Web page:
“Do nothing from selfish ambition or conceit, but in humility count others more significant than yourselves. Let each of you look not only to his own interests, but also to the interests of others.” Philippians 2:3-4 (ESV)
It’s hard to be humble in a world that pushes us to be better than others; to win at all costs, to climb the ladder to succeed, and to take care of ourselves before we consider others. In the midst of these worldly messages, how do we remain humble and direct the praise and spotlight onto our co-workers, our friends, our boss, or others?
John the Baptist is a great example of stepping out of the spotlight and redirecting it to Jesus. In John, Chapter 3, his followers are worried that more people are following “that other man” who is also baptizing people. John lets them know that he knows his purpose: he was sent by God to pave the road for Jesus. In John 3:30, John says “He must increase, and I must decrease.”
When I first started in management, I was a horrible supervisor. I didn’t realize it at the time, but I took all the credit for improvements and good performance. I believed that management was supposed to tell people what to do, so I bossed my employees around, continually focusing on how I could increase while others decreased. I was following the world’s message.
Fortunately, I had a supervisor and mentor who cared enough to tell me that I was not a good supervisor. I didn’t like hearing that, but I was eventually able to let go of my pride and listen. She taught me how to turn the spotlight on others. I remember the first thing she impressed on me was to “teach other people how to take over your job.” I thought that was crazy! Why would I want to teach people how to take my place, so that I would become obsolete? She said that my goal should be to build them up, encourage, and empower them.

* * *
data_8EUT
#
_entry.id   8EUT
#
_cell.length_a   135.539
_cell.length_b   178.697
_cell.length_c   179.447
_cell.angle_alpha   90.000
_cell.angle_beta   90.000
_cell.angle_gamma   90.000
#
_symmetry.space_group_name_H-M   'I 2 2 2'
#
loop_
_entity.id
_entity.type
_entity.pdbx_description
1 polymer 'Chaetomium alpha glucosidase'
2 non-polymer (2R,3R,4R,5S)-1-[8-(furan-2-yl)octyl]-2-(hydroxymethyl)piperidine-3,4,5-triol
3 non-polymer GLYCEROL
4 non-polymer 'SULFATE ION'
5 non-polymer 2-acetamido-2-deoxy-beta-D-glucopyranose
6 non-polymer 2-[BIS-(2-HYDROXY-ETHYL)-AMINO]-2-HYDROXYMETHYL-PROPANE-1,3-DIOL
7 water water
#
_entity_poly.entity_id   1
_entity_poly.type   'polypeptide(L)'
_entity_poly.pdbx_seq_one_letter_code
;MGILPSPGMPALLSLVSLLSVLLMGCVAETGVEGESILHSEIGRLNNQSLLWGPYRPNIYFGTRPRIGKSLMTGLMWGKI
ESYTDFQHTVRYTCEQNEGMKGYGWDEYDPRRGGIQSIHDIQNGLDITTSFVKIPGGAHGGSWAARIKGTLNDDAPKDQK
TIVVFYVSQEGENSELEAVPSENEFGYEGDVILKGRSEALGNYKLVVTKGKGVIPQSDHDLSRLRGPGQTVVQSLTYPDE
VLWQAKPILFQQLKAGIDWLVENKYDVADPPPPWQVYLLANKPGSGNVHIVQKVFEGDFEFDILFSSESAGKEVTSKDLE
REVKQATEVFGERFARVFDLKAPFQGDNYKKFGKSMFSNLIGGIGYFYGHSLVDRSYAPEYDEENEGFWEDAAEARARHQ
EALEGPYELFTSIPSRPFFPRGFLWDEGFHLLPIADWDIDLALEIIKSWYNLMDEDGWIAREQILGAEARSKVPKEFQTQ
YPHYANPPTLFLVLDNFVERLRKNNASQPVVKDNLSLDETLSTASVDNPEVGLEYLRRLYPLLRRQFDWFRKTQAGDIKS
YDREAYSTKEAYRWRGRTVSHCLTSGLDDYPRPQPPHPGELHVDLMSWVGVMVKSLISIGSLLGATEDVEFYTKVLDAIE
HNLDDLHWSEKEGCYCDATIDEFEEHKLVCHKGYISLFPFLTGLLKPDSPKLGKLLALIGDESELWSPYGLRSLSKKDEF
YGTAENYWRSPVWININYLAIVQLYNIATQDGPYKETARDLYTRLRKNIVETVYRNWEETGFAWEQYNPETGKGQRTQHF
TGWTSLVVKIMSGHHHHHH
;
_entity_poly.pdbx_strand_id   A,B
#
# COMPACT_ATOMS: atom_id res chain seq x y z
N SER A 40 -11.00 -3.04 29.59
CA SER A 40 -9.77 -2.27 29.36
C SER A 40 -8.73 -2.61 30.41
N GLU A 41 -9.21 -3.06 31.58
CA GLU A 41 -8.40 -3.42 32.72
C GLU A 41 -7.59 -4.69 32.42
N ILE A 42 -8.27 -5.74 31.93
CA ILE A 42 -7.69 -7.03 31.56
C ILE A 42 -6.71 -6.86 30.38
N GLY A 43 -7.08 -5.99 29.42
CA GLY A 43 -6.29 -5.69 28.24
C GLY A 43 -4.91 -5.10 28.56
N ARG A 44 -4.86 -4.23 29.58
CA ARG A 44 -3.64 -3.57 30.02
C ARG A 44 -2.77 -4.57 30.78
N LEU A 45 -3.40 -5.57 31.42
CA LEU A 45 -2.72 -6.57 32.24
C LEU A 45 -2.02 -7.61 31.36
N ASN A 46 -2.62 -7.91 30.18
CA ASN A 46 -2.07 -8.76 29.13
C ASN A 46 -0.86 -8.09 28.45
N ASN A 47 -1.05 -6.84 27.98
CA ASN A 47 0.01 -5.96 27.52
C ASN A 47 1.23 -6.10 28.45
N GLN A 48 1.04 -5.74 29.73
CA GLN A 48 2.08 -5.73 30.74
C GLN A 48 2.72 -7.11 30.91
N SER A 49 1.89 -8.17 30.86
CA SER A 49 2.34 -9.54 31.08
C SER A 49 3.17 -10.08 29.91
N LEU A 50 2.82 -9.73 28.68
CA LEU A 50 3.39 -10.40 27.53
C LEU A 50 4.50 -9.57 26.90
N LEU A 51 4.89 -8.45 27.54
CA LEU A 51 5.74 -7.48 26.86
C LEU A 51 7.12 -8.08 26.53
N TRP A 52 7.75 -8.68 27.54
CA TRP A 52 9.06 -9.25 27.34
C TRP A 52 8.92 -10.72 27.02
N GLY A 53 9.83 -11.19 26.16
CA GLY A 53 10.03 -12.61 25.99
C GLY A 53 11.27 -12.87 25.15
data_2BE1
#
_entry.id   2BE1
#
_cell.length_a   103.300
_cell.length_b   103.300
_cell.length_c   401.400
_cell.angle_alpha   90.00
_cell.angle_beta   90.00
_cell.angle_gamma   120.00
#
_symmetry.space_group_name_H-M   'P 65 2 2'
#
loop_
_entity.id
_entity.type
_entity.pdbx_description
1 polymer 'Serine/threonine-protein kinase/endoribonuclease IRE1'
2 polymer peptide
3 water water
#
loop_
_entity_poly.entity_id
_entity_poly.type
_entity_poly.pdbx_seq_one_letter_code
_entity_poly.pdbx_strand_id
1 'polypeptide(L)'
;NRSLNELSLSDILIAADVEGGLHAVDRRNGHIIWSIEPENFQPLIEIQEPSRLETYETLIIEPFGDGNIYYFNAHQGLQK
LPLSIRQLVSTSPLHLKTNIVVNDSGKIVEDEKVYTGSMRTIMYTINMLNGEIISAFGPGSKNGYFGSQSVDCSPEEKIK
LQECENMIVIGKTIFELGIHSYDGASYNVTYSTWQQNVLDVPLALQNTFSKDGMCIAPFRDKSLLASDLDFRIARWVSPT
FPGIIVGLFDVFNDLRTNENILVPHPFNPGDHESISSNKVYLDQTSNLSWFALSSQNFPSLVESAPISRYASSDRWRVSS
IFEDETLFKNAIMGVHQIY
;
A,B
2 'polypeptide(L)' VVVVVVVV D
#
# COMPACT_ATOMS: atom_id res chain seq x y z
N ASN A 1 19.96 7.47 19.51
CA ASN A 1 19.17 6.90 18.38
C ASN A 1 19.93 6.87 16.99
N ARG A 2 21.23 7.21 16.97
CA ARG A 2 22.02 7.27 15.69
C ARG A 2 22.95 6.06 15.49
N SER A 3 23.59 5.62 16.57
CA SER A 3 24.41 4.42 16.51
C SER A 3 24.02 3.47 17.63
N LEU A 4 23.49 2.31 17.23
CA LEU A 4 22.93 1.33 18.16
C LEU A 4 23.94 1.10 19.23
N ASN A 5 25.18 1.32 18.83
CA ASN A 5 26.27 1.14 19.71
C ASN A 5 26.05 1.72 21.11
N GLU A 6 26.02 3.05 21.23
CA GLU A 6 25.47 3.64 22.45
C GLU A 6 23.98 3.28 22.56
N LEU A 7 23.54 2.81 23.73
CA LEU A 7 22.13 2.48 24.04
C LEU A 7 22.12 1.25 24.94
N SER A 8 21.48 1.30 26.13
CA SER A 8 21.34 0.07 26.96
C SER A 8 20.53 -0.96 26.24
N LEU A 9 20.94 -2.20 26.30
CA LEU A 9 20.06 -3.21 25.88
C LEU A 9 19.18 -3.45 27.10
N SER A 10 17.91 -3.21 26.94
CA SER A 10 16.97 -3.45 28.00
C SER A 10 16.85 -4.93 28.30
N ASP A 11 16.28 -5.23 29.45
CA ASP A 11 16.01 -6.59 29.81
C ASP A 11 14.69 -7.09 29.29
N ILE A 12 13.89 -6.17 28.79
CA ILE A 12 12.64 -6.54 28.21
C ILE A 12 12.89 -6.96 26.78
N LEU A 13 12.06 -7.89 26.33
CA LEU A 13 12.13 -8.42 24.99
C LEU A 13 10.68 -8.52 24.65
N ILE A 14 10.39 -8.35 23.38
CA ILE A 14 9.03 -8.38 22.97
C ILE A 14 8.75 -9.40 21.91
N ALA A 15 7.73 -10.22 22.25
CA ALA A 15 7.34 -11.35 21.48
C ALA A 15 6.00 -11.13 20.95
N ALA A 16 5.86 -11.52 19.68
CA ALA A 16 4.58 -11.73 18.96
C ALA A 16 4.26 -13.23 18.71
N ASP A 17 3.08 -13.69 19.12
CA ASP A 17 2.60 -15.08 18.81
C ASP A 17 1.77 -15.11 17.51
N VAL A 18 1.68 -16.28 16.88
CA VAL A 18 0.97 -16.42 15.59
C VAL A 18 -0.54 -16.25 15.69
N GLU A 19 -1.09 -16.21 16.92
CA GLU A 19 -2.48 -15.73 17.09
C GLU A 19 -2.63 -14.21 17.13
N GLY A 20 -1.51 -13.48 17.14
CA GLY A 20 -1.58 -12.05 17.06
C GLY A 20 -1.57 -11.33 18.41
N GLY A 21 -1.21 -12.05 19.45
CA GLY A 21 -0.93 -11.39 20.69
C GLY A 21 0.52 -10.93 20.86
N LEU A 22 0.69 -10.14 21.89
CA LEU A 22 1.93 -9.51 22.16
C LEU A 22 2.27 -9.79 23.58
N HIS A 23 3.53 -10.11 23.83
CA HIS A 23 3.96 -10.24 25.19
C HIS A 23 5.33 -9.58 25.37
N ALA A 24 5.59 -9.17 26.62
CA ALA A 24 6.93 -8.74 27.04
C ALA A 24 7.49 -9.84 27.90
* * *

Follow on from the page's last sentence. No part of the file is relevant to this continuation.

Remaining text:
That was a big change in my attitudes and my perception of my job. But it paid big dividends in all areas of my life. It is still easy to occasionally fall into the earthly thinking of increasing myself. It will always be a struggle for us to consider others. It takes quiet time alone with God, prayer, and friends who are willing to hold us accountable. Where in your life do you need to decrease and so others can increase?
Recently, I texted a friend to brag about a good deed I had done that morning. I even said I deserved some recognition and accolades. My friend sent me back a sarcastic meme of someone clapping and then pointed out that I misspelled “accolade!” It’s good to have friends who will keep you grounded. As humans, it is our nature to want to be recognized for our talents, for what we have accomplished, and for the positive things we do. Humility is recognizing that God is the Giver of every good gift. Humility is knowing you can’t truly succeed on your own strength. It’s not denying the gifts and talents you have, but instead giving credit to God for these gifts.
In Genesis, Chapter 41, Joseph has been called in front of the Pharaoh of Egypt to interpret a dream that no one else has been able to interpret. If I were in Joseph’s shoes, I would probably have been thinking, ”Here’s my chance to make myself look important and talented, since no one else has been able to interpret the King’s dream. I may finally be released from jail and maybe even get some gold coins out of this.” Yet when Pharaoh asked Joseph if he can interpret the dream, Joseph responds, “It is beyond my power to do this. But God can tell you what it means and set you at ease” Genesis 41:16 (NLT). Joseph had a humble heart, and he gave God the credit. Joseph knew where his talents came from and Who should receive the glory.